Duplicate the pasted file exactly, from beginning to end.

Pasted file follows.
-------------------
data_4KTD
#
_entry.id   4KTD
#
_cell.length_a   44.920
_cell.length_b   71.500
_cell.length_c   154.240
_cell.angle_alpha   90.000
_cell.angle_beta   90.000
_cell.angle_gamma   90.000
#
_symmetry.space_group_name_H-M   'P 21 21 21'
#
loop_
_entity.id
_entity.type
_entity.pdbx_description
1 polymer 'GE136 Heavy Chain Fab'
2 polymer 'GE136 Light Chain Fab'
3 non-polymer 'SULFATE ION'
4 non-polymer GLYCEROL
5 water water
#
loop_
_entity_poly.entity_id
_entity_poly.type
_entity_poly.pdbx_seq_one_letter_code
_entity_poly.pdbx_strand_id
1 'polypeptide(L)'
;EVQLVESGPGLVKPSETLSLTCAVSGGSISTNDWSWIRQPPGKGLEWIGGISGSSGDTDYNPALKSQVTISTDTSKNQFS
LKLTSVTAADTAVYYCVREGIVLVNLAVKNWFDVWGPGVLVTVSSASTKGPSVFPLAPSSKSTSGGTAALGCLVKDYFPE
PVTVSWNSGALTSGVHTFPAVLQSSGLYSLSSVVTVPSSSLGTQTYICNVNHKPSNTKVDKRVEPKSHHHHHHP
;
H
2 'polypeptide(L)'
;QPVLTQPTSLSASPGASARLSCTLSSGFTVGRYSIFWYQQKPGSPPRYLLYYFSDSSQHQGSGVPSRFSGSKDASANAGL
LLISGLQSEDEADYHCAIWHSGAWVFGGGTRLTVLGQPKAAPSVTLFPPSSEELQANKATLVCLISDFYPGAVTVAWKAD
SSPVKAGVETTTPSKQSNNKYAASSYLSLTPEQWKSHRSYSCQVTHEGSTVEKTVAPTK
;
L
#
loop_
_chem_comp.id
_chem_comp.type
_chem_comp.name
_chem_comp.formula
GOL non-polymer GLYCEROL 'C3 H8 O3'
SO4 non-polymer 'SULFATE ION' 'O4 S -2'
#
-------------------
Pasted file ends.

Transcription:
data_4KTD
#
_entry.id   4KTD
#
_cell.length_a   44.920
_cell.length_b   71.500
_cell.length_c   154.240
_cell.angle_alpha   90.000
_cell.angle_beta   90.000
_cell.angle_gamma   90.000
#
_symmetry.space_group_name_H-M   'P 21 21 21'
#
loop_
_entity.id
_entity.type
_entity.pdbx_description
1 polymer 'GE136 Heavy Chain Fab'
2 polymer 'GE136 Light Chain Fab'
3 non-polymer 'SULFATE ION'
4 non-polymer GLYCEROL
5 water water
#
loop_
_entity_poly.entity_id
_entity_poly.type
_entity_poly.pdbx_seq_one_letter_code
_entity_poly.pdbx_strand_id
1 'polypeptide(L)'
;EVQLVESGPGLVKPSETLSLTCAVSGGSISTNDWSWIRQPPGKGLEWIGGISGSSGDTDYNPALKSQVTISTDTSKNQFS
LKLTSVTAADTAVYYCVREGIVLVNLAVKNWFDVWGPGVLVTVSSASTKGPSVFPLAPSSKSTSGGTAALGCLVKDYFPE
PVTVSWNSGALTSGVHTFPAVLQSSGLYSLSSVVTVPSSSLGTQTYICNVNHKPSNTKVDKRVEPKSHHHHHHP
;
H
2 'polypeptide(L)'
;QPVLTQPTSLSASPGASARLSCTLSSGFTVGRYSIFWYQQKPGSPPRYLLYYFSDSSQHQGSGVPSRFSGSKDASANAGL
LLISGLQSEDEADYHCAIWHSGAWVFGGGTRLTVLGQPKAAPSVTLFPPSSEELQANKATLVCLISDFYPGAVTVAWKAD
SSPVKAGVETTTPSKQSNNKYAASSYLSLTPEQWKSHRSYSCQVTHEGSTVEKTVAPTK
;
L
#
loop_
_chem_comp.id
_chem_comp.type
_chem_comp.name
_chem_comp.formula
GOL non-polymer GLYCEROL 'C3 H8 O3'
SO4 non-polymer 'SULFATE ION' 'O4 S -2'
#